Written By Laura Curry
The Toms River, NJ based duo Brick + Mortar composes electro indie-rock music about what matters in the world. While Brandon Asraf plays bass guitar, his signature vocals deliver moving, dark lyrics that make an impact. John Tacon’s drumming skills are on display as he provides bombastic beats and electronic samples that create a positive and cheerful sound.
Listeners might have heard songs like “Locked in a Cage” on the radio, or their single “Train,” in the trailer for the TV show Elementary. Many of their songs are accompanied by hard-hitting music videos that capture the viewer’s attention and make them think deeply.
Brick + Mortar recently gained ownership of their EP Dropped and to celebrate, they’ve just released the new EP, Dropped Again. It’s a re-mastered version of all the songs from the Dropped EP, along with two new tracks, “One Little Pill,” which is about facing your problems and learning how to overcome them, and “Great Escape,” a thought-provoking tune about making choices and discerning between wrong and right. There’s also a remix of “Move To The Ocean” by Bauuer, and it gives listeners an EDM/trap music take on this track.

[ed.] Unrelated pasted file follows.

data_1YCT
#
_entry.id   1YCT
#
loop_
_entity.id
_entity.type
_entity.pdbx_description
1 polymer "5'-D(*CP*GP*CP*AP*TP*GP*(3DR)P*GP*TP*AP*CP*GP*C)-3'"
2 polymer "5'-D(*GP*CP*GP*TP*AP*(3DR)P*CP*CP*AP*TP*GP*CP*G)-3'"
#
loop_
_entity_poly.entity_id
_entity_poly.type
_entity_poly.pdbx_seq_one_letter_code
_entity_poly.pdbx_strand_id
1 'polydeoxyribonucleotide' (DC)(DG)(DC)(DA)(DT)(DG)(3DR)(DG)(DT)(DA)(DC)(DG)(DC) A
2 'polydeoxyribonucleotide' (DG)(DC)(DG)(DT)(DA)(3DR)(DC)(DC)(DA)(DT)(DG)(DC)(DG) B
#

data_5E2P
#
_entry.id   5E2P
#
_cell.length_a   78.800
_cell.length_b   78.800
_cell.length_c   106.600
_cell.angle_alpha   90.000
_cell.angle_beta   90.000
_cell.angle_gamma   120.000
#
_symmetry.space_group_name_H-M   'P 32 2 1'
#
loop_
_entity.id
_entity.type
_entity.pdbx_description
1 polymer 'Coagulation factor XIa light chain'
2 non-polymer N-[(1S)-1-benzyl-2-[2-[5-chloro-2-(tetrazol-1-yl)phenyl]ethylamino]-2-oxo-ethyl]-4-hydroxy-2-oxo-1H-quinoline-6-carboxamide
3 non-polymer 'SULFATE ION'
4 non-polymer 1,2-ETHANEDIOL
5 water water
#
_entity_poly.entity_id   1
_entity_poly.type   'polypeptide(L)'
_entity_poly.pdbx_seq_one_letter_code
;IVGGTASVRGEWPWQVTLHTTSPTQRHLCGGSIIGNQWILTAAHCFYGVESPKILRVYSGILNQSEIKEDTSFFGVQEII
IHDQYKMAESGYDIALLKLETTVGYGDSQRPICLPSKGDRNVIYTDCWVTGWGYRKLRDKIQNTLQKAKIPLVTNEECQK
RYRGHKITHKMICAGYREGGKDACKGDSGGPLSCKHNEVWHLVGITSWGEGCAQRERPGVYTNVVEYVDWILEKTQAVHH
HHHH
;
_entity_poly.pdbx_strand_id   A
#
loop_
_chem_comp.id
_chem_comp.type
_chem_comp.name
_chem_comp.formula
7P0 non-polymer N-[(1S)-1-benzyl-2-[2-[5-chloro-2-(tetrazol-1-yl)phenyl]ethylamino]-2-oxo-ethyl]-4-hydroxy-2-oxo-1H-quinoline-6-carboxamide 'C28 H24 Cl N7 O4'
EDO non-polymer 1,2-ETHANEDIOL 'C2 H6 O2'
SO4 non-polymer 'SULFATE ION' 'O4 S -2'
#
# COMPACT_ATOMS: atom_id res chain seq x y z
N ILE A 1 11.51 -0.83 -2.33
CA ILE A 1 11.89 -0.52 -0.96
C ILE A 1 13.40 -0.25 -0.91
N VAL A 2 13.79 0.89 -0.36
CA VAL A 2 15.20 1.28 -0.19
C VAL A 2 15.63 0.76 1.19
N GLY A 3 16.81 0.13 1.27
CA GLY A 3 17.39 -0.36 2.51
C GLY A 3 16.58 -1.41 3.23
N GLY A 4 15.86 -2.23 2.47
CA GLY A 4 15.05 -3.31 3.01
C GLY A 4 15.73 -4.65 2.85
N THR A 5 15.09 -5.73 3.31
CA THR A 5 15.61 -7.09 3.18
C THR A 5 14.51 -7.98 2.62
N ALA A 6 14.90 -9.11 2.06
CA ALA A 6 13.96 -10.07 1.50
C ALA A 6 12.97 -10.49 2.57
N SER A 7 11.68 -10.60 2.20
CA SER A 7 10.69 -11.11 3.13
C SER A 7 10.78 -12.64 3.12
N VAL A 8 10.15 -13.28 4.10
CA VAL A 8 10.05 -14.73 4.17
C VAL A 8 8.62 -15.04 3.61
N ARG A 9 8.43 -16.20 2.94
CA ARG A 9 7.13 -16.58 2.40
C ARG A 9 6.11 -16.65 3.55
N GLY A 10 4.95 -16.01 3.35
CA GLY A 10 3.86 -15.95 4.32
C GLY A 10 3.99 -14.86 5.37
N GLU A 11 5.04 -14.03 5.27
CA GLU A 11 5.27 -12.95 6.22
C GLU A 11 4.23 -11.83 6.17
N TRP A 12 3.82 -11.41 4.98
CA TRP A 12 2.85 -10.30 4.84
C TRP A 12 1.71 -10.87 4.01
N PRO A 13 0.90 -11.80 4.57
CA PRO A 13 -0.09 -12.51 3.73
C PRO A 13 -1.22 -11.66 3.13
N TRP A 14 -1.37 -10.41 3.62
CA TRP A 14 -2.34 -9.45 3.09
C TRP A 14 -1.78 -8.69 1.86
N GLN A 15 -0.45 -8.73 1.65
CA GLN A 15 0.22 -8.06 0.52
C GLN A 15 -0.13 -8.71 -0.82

Asraf and Tacon have been working hard on a full-length album, which will include 13 to 14 new songs along with the older single “Dead Moon.” If that’s not enough to look forward to, Brick + Mortar are heading off on tour this summer, starting on July 27 in Buffalo, New York. The tour runs through August 26 and takes them all across the US—feel free to visit their website to check out the tour dates and buy tickets!
The Pop Break had the opportunity to talk to Brandon Asraf of Brick + Mortar to find out what’s been going on with the band since our interview with him last year. Asraf discusses the Dropped Again EP, their unique sound and stage presence, being a self-sustainable band and their upcoming tour and full-length album.
I’ll admit that I’m a bit confused, because the last time you spoke to The Pop Break in August of 2016, you were about to release your first full-length album. I haven’t found any clarification on this—but you never actually released it, right? What happened to prevent the release of that album.
When we started recording our first full-length record, we gained control of the masters for our previous EP Dropped from our now ex-label and management. It’s a long and interesting story that I am not legally allowed to tell you.